Why you should care
Because your mobile is telling you what to do and buy, and you might not even know it.
Startup founders love their origin mythologies — the war wounds, the near-bankruptcy, all the people who said NO! Naveen Tewari’s story has all of the above: dwindling finances, numerous meetings with venture capitalists who gave him the “sorry, but ….” His tale ends in a particularly juicy punchline, though — to the tune of some $2 billion.
That’s the value of 38-year-old Tewari’s company, Bangalore-based InMobi, which lurks under the radar for everyday consumers but is in fact one of four heavyweights powering the world of mobile advertising, says NYU Stern Business School professor Anindya Ghose. The other three? Apple, Facebook and Google. “Inspiring,” Ghose says of InMobi’s numbers. The company is a mobile ad network, which means it helps people who want to sell ads reach people surfing the web on their phones, who might buy stuff from those ads. It’s backed by top Silicon Valley investors like Sherpalo Ventures and Kleiner, Perkins, Caufield and Byers; Tewari got zero dollars from Indian VCs, whom he describes as risk-averse.
He’s analytical, but his dream is big.
It’s fitting that at least one player in this mobile biz is headquartered in India, not just because the country’s home to some of the finest technology universities in the world (the Indian Institutes of Technology, of which all four of InMobi’s founders are alums) but because, here, as in much of the developing world, Internet on cell phones hugely outpaces laptop or broadband surfing. The nation of some 1.3 billion will have more users online — around 400 million — than the U.S. by the end of the year, according to the Internet and Mobile Association of India. Around 75 percent of those people will use their phones, not computers.
But Tewari’s gunning for more than just the Indian market. That’s clear in everything from his talking points to the office — which feels more like the perky playgrounds of San Francisco startups than the heads-down work vibe of most companies here. (We’re sitting in a themed conference room full of vintage cameras called “Selfie.”) “There’s nothing Indian about the company,” he says. He has sweet eyes and wears a Lacoste T-shirt and casual sneakers. And his company’s trying to put a cute, friendly face on the business. Last summer, the company launched a product called Miip, an avatar of a monkey that developers can plonk into an app to chat to you occasionally, suggesting you buy this or that. Tewari tells me InMobi plans to roll out even more of those “ad discovery” products this year, although he’s mum on details.
Don’t be too harsh on the naysayers of the overall business model, though: Tewari and Co. were anything but a sure bet in the beginning. Working against them? The haziness of the market at the time — it was 2007 when the team first conceived of an SMS search engine company — smart phones were brand-spankin’ new and Thomas Friedman had just written The World Is Flat a few years before.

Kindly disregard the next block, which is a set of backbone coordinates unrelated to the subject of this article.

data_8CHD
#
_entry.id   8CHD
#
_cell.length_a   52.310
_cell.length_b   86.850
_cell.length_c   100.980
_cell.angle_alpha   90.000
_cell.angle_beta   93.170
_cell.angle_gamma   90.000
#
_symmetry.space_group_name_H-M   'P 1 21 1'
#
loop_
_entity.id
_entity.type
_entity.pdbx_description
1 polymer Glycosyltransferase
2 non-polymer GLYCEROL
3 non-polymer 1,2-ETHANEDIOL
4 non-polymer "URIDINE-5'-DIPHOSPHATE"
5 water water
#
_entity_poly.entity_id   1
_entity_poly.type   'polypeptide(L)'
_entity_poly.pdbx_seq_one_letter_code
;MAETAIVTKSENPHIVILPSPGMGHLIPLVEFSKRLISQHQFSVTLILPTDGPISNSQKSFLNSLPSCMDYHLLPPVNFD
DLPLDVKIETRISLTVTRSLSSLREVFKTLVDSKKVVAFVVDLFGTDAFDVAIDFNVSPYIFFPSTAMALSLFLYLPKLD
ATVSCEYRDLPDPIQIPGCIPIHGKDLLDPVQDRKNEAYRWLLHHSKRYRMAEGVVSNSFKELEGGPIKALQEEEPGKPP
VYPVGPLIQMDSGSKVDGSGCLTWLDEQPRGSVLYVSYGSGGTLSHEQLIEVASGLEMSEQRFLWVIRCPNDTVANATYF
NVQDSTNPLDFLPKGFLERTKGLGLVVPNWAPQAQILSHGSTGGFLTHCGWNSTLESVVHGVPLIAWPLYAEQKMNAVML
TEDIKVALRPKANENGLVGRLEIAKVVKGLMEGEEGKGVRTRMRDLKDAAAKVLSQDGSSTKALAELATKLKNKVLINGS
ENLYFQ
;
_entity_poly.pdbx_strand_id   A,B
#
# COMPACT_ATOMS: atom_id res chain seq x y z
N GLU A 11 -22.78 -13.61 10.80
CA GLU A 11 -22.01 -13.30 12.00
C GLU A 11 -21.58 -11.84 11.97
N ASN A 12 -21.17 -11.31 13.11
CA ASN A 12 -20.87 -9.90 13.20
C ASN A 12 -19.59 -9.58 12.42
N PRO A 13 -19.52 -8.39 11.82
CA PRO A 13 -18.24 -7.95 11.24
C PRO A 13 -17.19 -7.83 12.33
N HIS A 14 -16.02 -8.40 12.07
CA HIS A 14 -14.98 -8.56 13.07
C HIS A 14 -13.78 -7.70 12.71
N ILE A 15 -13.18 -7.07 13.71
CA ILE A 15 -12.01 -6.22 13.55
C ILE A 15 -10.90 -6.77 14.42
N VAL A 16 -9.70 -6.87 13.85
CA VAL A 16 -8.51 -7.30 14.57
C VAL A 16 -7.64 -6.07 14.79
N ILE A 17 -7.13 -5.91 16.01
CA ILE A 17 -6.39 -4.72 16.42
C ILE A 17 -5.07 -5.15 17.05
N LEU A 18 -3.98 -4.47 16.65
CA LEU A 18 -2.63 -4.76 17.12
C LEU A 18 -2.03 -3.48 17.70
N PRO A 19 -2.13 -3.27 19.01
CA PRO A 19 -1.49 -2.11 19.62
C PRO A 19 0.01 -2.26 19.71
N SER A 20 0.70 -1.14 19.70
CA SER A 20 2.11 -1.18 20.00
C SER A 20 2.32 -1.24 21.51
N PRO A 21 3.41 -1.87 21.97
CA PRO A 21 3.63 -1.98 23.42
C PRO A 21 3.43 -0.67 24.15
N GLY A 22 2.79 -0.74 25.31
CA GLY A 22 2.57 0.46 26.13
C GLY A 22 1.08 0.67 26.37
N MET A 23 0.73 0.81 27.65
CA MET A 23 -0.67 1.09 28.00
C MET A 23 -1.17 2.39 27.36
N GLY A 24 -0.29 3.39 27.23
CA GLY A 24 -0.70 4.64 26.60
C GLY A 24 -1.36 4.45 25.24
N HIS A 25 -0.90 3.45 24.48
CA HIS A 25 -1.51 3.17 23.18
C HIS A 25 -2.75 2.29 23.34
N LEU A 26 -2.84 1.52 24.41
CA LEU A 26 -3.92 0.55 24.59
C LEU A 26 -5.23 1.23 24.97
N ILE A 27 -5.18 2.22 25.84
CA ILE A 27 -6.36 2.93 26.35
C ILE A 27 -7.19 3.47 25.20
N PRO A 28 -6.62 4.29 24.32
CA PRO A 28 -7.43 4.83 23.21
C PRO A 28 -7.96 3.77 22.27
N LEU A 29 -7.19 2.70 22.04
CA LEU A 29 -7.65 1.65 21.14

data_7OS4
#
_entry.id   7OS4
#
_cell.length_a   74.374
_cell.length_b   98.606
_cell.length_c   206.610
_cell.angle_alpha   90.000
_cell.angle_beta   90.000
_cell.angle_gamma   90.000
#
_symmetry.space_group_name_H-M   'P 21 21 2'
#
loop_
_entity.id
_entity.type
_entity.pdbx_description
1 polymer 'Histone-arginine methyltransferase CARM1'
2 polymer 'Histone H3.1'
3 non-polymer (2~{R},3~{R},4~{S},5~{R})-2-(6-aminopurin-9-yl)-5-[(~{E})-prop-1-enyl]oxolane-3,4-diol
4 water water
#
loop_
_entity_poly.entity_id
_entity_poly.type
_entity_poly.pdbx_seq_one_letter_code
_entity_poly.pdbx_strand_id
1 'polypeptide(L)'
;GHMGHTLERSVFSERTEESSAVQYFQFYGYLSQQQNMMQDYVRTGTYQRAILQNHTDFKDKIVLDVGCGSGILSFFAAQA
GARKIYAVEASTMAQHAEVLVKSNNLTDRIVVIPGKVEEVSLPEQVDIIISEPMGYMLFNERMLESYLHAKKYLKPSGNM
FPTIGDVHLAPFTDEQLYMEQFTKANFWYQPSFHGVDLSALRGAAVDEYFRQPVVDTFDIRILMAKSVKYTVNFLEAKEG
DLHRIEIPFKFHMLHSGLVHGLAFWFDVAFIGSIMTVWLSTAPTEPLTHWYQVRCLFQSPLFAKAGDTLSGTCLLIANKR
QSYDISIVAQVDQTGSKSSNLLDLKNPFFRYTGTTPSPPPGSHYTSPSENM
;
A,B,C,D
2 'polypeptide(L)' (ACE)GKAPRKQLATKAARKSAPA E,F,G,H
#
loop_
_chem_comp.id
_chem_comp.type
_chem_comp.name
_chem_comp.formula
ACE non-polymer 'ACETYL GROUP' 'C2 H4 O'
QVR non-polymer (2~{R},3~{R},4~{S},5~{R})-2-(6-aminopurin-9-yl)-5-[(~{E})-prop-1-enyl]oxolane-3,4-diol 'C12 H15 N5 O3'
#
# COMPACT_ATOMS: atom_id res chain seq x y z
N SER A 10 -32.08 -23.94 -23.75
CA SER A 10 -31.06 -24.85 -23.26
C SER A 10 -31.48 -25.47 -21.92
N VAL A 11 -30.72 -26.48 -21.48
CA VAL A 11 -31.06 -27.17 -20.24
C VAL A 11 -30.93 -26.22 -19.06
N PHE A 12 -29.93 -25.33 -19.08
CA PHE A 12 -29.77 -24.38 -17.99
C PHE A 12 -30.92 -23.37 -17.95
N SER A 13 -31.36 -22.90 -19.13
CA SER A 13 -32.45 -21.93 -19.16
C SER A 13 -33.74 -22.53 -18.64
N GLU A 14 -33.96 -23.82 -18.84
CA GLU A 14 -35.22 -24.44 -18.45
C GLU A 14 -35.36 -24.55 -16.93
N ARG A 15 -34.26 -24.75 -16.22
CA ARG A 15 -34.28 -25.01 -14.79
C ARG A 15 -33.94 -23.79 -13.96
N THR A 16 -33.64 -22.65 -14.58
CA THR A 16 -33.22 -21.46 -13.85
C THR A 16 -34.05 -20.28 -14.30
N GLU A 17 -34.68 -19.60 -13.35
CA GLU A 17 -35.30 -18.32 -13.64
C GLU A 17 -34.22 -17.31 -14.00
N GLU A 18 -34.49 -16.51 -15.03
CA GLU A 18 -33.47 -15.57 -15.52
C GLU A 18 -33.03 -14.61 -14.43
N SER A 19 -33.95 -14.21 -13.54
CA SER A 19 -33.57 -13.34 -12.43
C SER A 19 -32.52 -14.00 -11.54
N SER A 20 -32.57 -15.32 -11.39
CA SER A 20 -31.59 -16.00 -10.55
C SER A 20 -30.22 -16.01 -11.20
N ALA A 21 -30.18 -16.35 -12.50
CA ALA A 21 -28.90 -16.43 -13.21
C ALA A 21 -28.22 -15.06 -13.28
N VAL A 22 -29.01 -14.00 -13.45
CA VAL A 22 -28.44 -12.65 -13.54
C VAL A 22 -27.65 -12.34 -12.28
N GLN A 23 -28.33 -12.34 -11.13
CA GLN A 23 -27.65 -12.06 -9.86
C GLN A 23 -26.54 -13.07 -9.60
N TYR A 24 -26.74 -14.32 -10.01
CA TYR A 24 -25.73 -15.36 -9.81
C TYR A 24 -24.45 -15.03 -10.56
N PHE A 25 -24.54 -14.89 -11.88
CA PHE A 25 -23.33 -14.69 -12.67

Tewari’s connections earned him first meetings, but no follow-ups. Down to $500 in hand, the founders decided their last shot was to get Tewari back on a plane to the U.S., where he might find the dough. With no way to pay for the flight, they found a high-end travel agent who booked for big companies and allowed 60 days of credit. Tewari flew first class from Mumbai to San Francisco next to Bollywood stars and crashed at a friend’s place in hopes of a yes. When it came — from top investor Ram Shriram — Tewari, so used to rejection by then, recalls that he almost asked, “Why?”
In those days, says co-founder and CTO Mohit Saxena, the founders set a standard of being “quite brutal and honest” with one another. They’re a level-headed bunch, engineers, practical. And yet, when Saxena, who had a good job at Virgin Mobile, ran into Tewari in the Bay Area — where Tewari was cycling through a series of gigs at unsuccessful startups that folded after a few months — and got to talking about starting a company, Saxena moved his family back to India in seven days. He describes Tewari in similar terms: “He’s analytical, but his dream is big.”
Tewari, who’s now in the U.S. every six weeks or so, comes from a long line of IIT professors (his grandmother was the first female math prof) and grew up around the university — his wife is of the same stock. But he doesn’t describe his childhood as elite or worldly. Tewari landed a competitive job at McKinsey& Co. right out of college but had “never heard of them” before. He saw that he’d gotten the second-round interview just after basketball practice with buddies and sauntered on over in his sweaty attire. He would have gone on to grad school but for the fact that McKinsey chose to recruit at the IITs for the first time that year.
Today, InMobi comes up as the kind of company Google might buy, though Google declined to comment. “It would be good for Google,” Ghose says, adding that InMobi is “a bit away” from being true competition for Google or Facebook. For InMobi to wear the big-kid shoes in its own right, Ghose figures it’d want to ace the data game, getting access to really “fine-grained” data about user preference. Which is kind of, “on paper,” he says, a different product from Miip the monkey. Then again, he adds, if the monkey’s doing its job, it’ll get to know you and your habits very, very well.